Overview: Seven years after two 11-year-old girls charged with kidnapping and killing a baby, another young child goes missing and the girls, now adults, once again find themselves targeted as suspects despite their claims of innocence. Hyde Park Entertainment/Likely Story; 2015; Rated R; 93 minutes.
Breaking Procedure: Almost from the beginning, Amy J. Berg’s film, based on the novel by Laura Lippman, announces itself as a markedly different procedural thriller/mystery film. Berg’s cast is entirely comprised of female leads, and the majority of the supporting characters are black. Adding to this realistic depiction of the world in which we live is the fact that nearly all the couples in the film are biracial. This isn’t a film set in black neighborhoods, or a major metropolitan city; this is anywhere, America, populated with suburbs, malls, and country clubs. If I seem surprised by all this, it’s because I am. I rarely see films that look like this one, at least not ones that aren’t pigeon-holed into the category of “black film” or “female film.” While these surface details alone are not enough to make for a good film, the largely female and minority cast, the female director, the female screenwriter, the female producer (Frances McDormand) all inform the story, adding psychological elements that are usually nonexistent in films of this ilk.
Gone Baby Gone: Dakota Fanning and Danielle Macdonald both give calculated performances as the two young women who spent seven years in juvie for crimes they claim not to have committed. They are both sympathetic in their own right yet make for fitting suspects, with each having ample (and chilling) reason to commit the crime. Elizabeth Banks’ performance as a detective suffering from PTSD keeps the film grounded and moving forward. It’s not the kind of powerhouse, dialogue-heavy performance we typically see with male actors in these roles. Instead it’s arguably a more difficult kind of acting, a quiet, thoughtful, composure that’s less concerned with scene stealing and more so with creating a sense of realism. Diane Lane easily gets the best role in the film as the mother of one of the accused. It’s a character that could have become like something wrenched from a Lifetime movie, but Lane gives her complexities that ultimately make her the standout character in the film. Together, all of these characters are missing persons in their own right. They are society’s rejected, unseen women and the film takes as much time to explore the ramifications of female body image, jealousy, romance, guilt, and relationships between mothers and daughters as it does on the missing person’s case that drives the plot.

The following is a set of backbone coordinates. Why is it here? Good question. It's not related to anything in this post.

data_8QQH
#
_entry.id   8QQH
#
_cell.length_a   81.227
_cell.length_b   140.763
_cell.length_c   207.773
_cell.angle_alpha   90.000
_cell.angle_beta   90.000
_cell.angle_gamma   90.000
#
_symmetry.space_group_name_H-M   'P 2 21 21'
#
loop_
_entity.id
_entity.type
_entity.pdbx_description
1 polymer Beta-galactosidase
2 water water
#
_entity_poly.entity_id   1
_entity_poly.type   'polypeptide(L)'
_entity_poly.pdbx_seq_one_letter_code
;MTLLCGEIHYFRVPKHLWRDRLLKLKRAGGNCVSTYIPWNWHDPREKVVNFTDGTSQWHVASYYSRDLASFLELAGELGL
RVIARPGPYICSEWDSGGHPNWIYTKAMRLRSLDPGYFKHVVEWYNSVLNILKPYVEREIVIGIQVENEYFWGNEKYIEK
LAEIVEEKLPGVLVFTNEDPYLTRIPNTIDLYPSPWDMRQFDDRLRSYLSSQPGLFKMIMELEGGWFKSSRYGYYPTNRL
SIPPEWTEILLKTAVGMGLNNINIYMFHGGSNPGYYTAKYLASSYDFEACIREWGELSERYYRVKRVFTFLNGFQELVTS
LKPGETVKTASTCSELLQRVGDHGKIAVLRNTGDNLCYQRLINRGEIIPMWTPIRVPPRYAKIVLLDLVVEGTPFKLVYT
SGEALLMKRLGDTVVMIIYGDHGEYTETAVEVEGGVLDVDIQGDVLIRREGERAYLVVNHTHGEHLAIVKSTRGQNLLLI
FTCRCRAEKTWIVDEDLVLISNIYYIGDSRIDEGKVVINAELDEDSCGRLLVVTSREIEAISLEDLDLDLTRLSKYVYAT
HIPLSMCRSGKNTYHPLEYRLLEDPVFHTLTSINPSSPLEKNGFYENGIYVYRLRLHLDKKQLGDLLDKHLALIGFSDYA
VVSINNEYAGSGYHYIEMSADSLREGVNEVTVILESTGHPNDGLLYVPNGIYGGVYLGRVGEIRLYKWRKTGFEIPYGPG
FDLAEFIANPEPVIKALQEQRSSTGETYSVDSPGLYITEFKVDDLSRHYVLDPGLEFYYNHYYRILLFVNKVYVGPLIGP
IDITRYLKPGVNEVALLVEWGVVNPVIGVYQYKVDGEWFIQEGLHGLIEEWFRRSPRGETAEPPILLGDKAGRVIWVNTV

Shadow Women: The darkness in Every Secret Thing is at times overwhelming, and it’s nearly impossible not to illicit some form of emotional response. The lasting unease is created by Berg’s decisions of what to show and what to keep in the corner, just out of sight. Every Secret Thing is a bloodless film, one that opts to place its focus on the wounds of the mind instead of the wounds of the flesh. Berg and screenwriter Nicole Holofcener may deliver a few TV show-esque plot points and twists when it comes to the crime, but in the end they also give us something far more unnerving than simply a villain—a look at the kind of power women can hold over each other. We need more directors willing to take chances like Amy J. Berg, and we need more films that show the kind of investment to diversity, in all its forms, that Every Secret Thing does.